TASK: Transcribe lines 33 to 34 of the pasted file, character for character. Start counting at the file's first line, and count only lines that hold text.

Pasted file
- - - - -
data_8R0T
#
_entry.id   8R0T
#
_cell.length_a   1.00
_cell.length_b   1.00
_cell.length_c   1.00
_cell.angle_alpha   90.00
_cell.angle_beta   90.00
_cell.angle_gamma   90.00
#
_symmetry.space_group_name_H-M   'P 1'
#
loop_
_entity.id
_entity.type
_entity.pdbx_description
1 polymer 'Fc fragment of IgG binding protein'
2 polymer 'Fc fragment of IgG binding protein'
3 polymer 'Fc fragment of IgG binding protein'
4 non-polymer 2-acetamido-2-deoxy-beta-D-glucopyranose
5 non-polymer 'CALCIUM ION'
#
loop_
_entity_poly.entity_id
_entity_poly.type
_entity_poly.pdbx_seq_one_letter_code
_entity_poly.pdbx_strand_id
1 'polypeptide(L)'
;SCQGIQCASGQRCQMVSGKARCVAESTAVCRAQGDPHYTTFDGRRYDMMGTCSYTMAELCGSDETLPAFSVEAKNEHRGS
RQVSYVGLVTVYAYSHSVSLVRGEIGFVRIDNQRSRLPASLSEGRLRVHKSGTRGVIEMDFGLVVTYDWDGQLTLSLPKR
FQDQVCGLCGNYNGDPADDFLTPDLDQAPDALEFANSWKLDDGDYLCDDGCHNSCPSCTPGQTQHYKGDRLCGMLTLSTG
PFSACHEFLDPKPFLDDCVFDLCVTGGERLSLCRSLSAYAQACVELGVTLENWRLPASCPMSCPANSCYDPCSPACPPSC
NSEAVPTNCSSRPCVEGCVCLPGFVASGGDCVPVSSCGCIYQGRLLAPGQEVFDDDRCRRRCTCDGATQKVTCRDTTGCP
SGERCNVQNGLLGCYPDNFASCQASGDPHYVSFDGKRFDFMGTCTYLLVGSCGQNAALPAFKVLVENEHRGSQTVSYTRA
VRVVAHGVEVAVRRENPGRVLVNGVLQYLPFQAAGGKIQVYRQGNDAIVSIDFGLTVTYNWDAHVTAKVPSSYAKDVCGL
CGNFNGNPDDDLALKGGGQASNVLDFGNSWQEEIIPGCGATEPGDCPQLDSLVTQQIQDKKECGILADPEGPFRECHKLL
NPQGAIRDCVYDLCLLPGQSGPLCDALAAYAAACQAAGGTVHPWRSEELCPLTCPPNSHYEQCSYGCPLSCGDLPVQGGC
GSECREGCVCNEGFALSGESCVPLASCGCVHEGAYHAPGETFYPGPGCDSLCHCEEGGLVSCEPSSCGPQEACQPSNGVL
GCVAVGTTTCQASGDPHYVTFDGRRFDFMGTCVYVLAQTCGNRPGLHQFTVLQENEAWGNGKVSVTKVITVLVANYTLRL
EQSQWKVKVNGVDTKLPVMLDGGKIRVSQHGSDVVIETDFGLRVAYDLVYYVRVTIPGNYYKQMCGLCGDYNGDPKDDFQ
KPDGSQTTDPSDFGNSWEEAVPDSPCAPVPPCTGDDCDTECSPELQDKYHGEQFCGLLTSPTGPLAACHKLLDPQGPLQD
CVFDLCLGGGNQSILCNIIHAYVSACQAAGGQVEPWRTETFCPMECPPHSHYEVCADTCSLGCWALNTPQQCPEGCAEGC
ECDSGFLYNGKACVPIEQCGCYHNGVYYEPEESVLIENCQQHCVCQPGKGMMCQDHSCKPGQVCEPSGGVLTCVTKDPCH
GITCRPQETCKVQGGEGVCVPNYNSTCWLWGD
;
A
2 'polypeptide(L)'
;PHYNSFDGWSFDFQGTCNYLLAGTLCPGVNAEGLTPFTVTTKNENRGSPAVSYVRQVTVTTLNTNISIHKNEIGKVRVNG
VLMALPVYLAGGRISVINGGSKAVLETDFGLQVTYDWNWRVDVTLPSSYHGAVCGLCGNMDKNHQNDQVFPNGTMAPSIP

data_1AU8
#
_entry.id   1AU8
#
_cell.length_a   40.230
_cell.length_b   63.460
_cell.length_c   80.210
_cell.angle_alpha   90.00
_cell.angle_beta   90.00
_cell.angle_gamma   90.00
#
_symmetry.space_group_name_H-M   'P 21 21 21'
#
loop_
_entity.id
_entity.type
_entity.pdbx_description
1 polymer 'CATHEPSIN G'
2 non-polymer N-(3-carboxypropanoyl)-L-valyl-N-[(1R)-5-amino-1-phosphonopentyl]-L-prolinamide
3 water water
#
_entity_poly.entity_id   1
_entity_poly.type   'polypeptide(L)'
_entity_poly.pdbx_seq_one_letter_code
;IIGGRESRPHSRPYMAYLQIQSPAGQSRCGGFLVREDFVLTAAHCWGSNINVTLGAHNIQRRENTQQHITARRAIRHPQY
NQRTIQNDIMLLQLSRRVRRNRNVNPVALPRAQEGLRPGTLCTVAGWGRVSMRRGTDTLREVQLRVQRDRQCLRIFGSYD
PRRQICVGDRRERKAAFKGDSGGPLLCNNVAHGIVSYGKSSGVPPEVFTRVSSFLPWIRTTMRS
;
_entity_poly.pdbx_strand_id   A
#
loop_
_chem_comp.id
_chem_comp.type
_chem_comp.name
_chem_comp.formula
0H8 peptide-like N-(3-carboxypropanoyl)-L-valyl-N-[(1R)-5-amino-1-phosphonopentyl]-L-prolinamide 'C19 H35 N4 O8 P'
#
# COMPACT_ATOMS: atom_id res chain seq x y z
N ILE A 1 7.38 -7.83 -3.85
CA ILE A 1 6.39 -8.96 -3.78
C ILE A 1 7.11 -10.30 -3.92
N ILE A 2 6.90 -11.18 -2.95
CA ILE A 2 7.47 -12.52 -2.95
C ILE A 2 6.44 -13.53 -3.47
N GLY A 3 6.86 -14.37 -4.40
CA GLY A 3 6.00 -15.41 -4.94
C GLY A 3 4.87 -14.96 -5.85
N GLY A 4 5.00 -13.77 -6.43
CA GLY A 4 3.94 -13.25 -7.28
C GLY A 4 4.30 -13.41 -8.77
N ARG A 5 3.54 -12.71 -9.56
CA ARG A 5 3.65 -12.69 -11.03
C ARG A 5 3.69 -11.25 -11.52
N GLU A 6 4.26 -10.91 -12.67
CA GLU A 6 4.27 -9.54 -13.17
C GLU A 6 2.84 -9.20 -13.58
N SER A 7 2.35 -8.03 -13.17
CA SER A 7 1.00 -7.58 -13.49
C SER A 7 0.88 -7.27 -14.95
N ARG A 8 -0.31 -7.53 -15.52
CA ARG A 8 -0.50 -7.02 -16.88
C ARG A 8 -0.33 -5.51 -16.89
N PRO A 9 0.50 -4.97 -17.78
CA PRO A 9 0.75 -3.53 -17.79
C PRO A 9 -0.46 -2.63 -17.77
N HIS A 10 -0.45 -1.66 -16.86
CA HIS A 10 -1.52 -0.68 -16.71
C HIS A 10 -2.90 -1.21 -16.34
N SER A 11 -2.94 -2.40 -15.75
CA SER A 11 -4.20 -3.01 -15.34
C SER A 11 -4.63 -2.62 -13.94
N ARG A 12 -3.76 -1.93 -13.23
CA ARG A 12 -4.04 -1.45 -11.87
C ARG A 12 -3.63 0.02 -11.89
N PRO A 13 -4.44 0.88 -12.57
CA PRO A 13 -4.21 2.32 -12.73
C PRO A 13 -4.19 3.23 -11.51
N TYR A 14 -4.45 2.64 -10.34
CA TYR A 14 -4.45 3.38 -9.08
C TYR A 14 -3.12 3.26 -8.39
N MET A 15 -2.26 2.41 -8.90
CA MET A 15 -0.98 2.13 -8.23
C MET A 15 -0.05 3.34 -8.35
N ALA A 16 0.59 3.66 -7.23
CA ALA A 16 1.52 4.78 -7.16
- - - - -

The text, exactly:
PFSACHEFLDPKPFLDDCVFDLCVTGGERLSLCRSLSAYAQACVELGVTLENWRLPASCPMSCPANSCYDPCSPACPPSC
NSEAVPTNCSSRPCVEGCVCLPGFVASGGDCVPVSSCGCIYQGRLLAPGQEVFDDDRCRRRCTCDGATQKVTCRDTTGCP